College Years: The Making of A Scholar
Richard Hofstadter entered the University of Buffalo in the Fall of 1933. He began his studies as a philosophy major before shifting to history, in large part due to the influence of Professor Julius Pratt .
Pratt was a critic of the Progressive school of historians, who interpreted American history as a set of clashes between competing economic interests. For instance, in their influential 1927 book, The Rise of American Civilization, historians Charles and Mary Ritter Beard had argued that the sectional crisis leading up to the Civil War was symptomatic of an underlying economic struggle between manufacturers in the industrializing North and large planters in the agrarian South.
Hofstadter followed Pratt in challenging the Beards' interpretation of antebellum sectional conflict . In his senior thesis - the title page of which appears at right - he concluded that they had overstated the degree to which Northern businessmen were united in favor of protective tariffs and the homestead bill, and that the evidence suggested that a substantial fraction of “the capitalist class of the North” opposed Lincoln’s Republican Party, “this opposition being based upon economic reasons” . Crucial to understanding the election of 1860, moreover, was something that previous historians had overlooked: the central role played by immigrant voters in the Northwest, who, lured by the homestead issue, switched their allegiance to the Republican Party in sufficient numbers to affect the outcome .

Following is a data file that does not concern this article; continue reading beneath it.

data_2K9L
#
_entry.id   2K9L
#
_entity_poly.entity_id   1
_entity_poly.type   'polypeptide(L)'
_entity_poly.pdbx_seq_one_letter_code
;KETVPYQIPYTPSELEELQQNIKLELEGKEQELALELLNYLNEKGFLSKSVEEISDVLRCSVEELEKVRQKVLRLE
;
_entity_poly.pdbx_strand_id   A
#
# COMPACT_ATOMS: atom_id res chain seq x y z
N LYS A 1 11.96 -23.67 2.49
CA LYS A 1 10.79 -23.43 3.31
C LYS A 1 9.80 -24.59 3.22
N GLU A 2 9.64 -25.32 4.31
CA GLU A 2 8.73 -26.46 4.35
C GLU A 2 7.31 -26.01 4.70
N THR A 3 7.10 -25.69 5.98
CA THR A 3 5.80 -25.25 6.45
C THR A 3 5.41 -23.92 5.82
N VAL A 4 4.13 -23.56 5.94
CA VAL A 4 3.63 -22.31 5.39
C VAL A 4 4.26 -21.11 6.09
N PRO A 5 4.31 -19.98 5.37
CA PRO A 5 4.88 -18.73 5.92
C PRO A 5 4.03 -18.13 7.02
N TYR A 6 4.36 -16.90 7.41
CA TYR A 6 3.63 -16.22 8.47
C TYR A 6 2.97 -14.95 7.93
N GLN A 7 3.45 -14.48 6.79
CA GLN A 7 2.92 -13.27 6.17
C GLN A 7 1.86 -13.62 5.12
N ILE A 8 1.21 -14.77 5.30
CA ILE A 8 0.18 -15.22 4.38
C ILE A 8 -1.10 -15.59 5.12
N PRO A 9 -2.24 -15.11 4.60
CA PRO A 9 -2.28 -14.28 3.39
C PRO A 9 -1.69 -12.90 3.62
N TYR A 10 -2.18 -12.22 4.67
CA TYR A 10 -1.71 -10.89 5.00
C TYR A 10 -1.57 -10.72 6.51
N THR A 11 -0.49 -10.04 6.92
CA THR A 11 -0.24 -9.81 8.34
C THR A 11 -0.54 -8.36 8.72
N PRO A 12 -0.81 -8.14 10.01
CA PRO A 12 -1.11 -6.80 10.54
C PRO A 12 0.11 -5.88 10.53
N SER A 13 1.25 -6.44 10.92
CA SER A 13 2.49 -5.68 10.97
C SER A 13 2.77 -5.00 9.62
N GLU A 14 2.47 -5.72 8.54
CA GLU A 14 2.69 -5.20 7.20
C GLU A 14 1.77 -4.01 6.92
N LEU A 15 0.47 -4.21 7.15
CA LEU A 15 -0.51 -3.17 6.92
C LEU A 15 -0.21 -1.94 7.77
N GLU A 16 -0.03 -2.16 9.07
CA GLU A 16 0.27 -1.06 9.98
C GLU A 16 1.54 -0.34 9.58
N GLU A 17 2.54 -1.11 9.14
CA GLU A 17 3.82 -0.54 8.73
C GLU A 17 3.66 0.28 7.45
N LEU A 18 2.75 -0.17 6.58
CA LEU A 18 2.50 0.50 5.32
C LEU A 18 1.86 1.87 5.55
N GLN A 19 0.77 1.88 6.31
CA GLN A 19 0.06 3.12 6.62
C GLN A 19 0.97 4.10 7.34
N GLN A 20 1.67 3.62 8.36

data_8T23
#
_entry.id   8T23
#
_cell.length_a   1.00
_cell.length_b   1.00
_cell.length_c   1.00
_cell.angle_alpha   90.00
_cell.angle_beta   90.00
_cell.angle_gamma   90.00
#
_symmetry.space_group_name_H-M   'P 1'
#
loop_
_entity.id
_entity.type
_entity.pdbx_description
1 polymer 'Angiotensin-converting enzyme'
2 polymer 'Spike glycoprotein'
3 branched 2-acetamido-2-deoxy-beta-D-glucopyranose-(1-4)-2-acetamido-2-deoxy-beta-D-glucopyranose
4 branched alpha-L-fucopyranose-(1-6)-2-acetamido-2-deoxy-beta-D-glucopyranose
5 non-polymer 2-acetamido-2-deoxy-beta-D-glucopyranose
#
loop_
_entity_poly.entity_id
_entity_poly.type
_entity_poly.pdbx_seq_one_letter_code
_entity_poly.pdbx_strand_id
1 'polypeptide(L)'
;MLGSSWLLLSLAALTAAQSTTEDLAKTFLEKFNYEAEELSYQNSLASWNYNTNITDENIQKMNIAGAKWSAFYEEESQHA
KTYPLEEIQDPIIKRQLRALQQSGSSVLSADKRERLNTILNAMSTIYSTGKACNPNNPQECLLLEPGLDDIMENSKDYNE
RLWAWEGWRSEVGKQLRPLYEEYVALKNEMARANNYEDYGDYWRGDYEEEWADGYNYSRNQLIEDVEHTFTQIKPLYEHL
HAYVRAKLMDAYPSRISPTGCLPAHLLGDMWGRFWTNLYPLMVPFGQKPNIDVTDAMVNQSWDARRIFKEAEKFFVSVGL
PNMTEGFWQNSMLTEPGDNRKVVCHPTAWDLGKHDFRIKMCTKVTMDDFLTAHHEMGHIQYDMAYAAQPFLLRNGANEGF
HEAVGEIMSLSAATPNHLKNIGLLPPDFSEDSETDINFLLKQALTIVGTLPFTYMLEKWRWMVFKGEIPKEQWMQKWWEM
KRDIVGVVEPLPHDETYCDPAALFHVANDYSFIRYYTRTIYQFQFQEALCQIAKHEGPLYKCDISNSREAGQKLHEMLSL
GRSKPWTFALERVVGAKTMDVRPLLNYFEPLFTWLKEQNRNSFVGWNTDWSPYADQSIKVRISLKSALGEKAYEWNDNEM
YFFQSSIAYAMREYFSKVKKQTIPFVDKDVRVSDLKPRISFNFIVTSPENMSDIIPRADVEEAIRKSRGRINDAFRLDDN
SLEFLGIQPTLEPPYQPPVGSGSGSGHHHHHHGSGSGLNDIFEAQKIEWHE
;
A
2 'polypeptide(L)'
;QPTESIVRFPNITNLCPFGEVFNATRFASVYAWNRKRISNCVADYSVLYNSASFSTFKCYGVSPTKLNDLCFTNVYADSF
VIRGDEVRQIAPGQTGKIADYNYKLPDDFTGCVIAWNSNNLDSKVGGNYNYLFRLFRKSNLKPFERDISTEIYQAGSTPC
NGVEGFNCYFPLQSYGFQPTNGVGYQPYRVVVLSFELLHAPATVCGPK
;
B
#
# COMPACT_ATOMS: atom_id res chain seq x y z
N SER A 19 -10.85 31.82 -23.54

Hofstadter's senior thesis eventually became his first published work of history, appearing in the October 1938 issue of The American Historical Review under the title, "The Tariff Issue on the Eve of the Civil War."
Hofstadter would later write: "all of my books have been, in a certain sense, topical in their inspiration" . Indeed, his interpretation of the election of 1860 reflected the politics of the mid-1930s, in that the Democratic Party at the time depended on the support of an ethnically diverse and largely urban coalition of voters. But if much of his work was inspired by contemporary events, a core set of preoccupations nonetheless unify it. As the historian Christopher Lasch writes, "The continuity of Hofstadter's altogether remarkable career is all the more apparent if one remembers that his first published essay, appearing in 1938, dealt with Charles A. Beard's interpretation of the Civil War, and that other early writings included essays on Frederick Jackson Turner, on V.L. Parrington, and once again on Beard -- the same writers to whom in The Progressive Historians he returned toward the end of his life" . While Hofstadter viewed the intellectual and political traditions of the Progressive era as in many respects inadequate, he was, at the same time, deeply indebted to them.